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Biden Looks to Black Voters With $3 Trillion Economic Plan

Former Vice President Joe Biden promised on Tuesday that he would spend nearly $3 trillion to increase economic opportunities for minorities and close the “racial wealth gap.”

BOSTON (CN) — Former Vice President Joe Biden promised on Tuesday that he would spend nearly $3 trillion to increase economic opportunities for minorities and close the “racial wealth gap.”

“We will mobilize the biggest investment in rebuilding our country since World War II, creating millions of good-paying union jobs,” Biden promised, announcing his wide-ranging plan this afternoon in Wilmington, Delaware.

Differentiating his proposal from those of his more progressive former primary opponents, Biden insisted his plan was practical and achievable.

“There’s a big difference between saying, figuratively speaking, no one can be a millionaire, that’s a bad thing, or saying we’re going to provide a medical plan that costs $30 trillion or $32 trillion and thinking you can get it passed, and being able to pass, in this environment, legislation that the circumstances have demonstrated is needed to solve real problems,” Biden said.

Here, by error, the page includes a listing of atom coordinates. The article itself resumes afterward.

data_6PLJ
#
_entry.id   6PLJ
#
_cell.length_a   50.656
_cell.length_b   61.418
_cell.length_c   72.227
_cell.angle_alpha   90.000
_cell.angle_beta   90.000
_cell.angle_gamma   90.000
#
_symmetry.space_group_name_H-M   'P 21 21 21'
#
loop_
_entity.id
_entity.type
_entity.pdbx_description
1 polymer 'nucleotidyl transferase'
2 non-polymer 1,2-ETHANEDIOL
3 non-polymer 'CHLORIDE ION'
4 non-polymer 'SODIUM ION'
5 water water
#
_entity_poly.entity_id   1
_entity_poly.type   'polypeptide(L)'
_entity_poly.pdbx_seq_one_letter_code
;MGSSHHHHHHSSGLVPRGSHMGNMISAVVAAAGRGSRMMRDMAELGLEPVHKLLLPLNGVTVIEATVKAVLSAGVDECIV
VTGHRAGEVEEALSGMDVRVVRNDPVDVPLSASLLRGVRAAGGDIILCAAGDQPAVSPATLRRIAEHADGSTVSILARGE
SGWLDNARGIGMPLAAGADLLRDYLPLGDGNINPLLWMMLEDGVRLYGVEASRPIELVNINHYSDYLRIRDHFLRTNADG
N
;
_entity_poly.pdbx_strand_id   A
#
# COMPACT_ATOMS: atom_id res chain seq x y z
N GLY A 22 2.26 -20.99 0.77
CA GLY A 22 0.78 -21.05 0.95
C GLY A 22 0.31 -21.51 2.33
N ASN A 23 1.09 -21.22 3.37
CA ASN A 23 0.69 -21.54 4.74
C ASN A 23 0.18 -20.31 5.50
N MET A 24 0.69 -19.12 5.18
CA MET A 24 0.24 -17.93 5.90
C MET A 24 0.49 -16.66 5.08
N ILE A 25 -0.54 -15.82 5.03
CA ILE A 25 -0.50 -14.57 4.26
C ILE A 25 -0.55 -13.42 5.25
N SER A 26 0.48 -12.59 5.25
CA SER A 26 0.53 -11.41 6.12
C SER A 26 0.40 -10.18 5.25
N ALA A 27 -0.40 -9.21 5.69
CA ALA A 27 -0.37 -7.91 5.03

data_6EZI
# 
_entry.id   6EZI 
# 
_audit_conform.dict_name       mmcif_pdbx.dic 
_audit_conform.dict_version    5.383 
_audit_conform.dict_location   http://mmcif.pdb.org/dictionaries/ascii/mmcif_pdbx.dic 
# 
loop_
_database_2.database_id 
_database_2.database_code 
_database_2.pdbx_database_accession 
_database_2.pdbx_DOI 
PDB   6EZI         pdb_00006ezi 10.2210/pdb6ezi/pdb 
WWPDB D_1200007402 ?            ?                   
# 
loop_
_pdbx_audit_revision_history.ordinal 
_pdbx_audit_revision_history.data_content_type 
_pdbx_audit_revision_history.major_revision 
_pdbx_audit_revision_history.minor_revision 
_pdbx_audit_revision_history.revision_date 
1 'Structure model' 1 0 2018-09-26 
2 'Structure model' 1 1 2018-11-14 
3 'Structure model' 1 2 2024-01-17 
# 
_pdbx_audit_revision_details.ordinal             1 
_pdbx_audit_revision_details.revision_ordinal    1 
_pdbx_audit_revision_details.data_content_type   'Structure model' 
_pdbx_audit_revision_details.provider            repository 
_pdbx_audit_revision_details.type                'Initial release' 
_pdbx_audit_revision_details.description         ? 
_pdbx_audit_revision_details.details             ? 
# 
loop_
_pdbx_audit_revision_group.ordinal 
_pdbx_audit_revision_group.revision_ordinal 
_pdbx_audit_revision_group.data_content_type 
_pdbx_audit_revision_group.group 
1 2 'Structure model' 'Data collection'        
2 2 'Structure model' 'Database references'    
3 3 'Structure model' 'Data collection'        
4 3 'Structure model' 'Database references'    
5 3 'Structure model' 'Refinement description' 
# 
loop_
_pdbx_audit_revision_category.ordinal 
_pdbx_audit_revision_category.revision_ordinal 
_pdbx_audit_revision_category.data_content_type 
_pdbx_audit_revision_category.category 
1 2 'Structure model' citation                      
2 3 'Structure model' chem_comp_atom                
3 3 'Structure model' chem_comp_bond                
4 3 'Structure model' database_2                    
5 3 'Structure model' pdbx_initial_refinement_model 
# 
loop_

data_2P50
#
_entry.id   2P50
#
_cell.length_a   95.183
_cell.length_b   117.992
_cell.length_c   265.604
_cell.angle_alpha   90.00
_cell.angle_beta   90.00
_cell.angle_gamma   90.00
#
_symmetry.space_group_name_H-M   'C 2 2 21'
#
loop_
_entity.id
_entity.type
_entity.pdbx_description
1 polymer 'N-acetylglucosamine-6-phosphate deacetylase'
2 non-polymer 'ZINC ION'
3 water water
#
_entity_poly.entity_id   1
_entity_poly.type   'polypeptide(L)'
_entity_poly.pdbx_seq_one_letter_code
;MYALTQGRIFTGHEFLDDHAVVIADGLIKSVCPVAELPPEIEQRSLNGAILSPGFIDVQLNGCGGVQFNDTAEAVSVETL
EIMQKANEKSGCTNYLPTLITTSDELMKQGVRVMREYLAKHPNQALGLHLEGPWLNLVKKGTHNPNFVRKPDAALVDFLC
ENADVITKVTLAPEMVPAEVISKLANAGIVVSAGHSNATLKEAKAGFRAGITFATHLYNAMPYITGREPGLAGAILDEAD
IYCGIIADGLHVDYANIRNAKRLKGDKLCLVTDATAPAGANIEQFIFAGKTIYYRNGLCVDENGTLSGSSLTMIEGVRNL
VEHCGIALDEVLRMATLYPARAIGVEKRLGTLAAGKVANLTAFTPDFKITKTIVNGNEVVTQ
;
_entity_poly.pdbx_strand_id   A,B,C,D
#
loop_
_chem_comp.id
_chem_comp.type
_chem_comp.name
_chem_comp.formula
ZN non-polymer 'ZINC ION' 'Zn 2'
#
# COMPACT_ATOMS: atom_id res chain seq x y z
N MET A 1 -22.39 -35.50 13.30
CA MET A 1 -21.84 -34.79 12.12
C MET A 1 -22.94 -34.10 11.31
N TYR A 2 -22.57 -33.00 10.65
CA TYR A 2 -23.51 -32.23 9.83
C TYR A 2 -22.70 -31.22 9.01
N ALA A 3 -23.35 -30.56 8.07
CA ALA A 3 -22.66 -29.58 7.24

In addition to massive infrastructure spending in minority areas, hihglights of Biden’s plan include business loans for minorities and what he calls “a historic investment in federal procurement” with additional advantages for minority-owned businesses, support of historically black colleges and universities, plus tax credits to make housing more affordable, changes to retirement plans and job outreach for people with prison records.

Biden’s $2 trillion infrastructure planis focused on Black and Latino communities, promising all cities with a population over 100,000 a quality public transportation system.

Complaining that Black, Latino and Native American entrepreneurs account for just 10% of Small Business Administration loans, Biden also committed

$100 billion in low-interest loans to minority-owned businesses. 

Biden is also targeting those who create jobs in lower-income areas and serve Black and Latino customers, saying he would disburse $50 billion in new venture capital for Black and Latino entrepreneurs.

As for pandemic-related relief efforts for small businesses, the former VP grumbled that the lion’s share of bailout money so far has gone to companies that have existing relationships with big banks. Going forward, he said, all pandemic-related small business relief efforts specifically designed to aid businesses owned by Black and Latino people.